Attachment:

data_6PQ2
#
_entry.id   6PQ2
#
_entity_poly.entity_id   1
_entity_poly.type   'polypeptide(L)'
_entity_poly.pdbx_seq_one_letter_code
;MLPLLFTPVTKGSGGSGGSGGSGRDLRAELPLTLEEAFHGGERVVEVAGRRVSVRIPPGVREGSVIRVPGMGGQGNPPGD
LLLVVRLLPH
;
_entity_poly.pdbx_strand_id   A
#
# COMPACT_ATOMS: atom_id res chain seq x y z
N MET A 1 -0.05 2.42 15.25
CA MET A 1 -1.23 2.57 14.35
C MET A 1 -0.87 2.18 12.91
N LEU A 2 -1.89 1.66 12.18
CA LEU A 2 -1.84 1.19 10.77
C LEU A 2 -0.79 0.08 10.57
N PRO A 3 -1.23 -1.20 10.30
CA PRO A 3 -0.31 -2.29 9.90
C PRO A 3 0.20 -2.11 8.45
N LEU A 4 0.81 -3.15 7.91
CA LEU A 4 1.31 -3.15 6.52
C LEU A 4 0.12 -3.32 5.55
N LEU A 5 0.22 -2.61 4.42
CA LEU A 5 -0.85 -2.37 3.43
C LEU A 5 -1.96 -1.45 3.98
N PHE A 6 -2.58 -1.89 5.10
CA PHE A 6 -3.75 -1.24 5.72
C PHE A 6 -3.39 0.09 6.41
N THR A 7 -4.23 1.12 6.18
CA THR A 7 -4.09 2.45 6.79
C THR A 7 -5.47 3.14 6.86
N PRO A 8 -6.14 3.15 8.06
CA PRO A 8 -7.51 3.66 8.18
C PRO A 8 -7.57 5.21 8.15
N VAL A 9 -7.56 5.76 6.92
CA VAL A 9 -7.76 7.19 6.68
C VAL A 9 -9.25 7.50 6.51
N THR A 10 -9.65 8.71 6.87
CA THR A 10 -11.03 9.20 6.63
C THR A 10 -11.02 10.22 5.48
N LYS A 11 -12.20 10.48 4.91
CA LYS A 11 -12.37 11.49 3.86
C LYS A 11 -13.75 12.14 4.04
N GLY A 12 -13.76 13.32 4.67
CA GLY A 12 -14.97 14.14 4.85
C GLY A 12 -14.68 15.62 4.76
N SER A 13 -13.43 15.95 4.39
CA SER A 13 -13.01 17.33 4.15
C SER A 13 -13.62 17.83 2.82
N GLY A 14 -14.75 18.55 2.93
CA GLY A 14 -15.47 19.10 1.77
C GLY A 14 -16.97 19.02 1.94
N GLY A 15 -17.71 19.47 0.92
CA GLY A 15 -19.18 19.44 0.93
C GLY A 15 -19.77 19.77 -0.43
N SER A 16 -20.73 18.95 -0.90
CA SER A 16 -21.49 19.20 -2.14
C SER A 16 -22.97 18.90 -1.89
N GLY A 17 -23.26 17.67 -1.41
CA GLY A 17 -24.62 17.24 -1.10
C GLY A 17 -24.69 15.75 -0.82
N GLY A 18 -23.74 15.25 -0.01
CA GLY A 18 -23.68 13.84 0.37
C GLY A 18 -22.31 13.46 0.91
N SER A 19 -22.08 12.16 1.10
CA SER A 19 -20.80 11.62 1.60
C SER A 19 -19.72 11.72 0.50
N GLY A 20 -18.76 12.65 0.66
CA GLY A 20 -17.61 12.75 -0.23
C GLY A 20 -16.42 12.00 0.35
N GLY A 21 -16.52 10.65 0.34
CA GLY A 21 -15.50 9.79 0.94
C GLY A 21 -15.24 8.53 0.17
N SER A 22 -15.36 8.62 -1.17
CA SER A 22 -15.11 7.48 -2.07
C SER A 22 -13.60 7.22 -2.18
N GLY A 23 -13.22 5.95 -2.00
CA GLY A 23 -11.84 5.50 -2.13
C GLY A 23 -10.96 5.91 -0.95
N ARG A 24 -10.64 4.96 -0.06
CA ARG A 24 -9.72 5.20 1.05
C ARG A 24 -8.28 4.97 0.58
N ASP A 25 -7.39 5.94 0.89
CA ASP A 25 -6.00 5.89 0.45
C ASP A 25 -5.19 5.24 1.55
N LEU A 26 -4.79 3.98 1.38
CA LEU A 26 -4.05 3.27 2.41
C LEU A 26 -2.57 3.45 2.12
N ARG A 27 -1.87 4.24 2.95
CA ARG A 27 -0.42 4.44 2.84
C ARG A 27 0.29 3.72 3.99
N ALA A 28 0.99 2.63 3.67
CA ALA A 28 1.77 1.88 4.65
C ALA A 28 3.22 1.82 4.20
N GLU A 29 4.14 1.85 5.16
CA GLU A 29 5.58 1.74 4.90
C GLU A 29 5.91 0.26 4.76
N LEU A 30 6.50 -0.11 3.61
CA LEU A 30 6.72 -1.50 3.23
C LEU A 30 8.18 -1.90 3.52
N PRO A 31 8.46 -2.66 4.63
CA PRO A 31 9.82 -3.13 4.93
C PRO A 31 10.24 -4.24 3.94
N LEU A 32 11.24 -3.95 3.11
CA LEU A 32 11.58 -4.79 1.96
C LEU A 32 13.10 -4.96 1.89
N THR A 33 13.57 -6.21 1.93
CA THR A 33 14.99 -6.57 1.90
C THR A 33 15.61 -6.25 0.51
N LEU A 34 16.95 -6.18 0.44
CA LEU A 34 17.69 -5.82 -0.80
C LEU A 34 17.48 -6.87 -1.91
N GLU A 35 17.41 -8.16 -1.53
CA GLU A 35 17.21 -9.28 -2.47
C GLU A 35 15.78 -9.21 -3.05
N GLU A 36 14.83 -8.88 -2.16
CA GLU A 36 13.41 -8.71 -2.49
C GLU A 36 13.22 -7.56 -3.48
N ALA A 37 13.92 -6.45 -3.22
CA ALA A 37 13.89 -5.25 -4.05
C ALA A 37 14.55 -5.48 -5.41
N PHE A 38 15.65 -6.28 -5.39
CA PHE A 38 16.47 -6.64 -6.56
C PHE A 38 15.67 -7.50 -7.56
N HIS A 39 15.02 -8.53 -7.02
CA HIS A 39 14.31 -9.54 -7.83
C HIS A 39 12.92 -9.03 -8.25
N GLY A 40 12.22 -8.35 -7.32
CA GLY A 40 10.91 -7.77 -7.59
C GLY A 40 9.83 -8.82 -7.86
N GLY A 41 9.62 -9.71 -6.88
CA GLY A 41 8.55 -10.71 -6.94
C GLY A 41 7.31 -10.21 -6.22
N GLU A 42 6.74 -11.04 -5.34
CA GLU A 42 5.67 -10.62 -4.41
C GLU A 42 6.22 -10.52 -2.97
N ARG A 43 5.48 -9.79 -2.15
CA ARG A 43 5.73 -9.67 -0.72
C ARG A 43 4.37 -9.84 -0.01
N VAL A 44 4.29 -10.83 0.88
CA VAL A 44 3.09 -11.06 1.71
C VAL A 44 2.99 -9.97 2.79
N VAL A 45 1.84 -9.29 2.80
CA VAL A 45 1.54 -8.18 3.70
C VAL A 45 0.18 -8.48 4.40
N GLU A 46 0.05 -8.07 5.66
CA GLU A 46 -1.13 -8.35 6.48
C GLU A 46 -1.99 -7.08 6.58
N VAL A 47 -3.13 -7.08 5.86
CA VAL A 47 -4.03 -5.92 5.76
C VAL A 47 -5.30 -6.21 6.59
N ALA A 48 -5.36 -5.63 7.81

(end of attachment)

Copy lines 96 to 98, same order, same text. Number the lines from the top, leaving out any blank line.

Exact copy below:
CA ALA A 28 1.77 1.88 4.65
C ALA A 28 3.22 1.82 4.20
N GLU A 29 4.14 1.85 5.16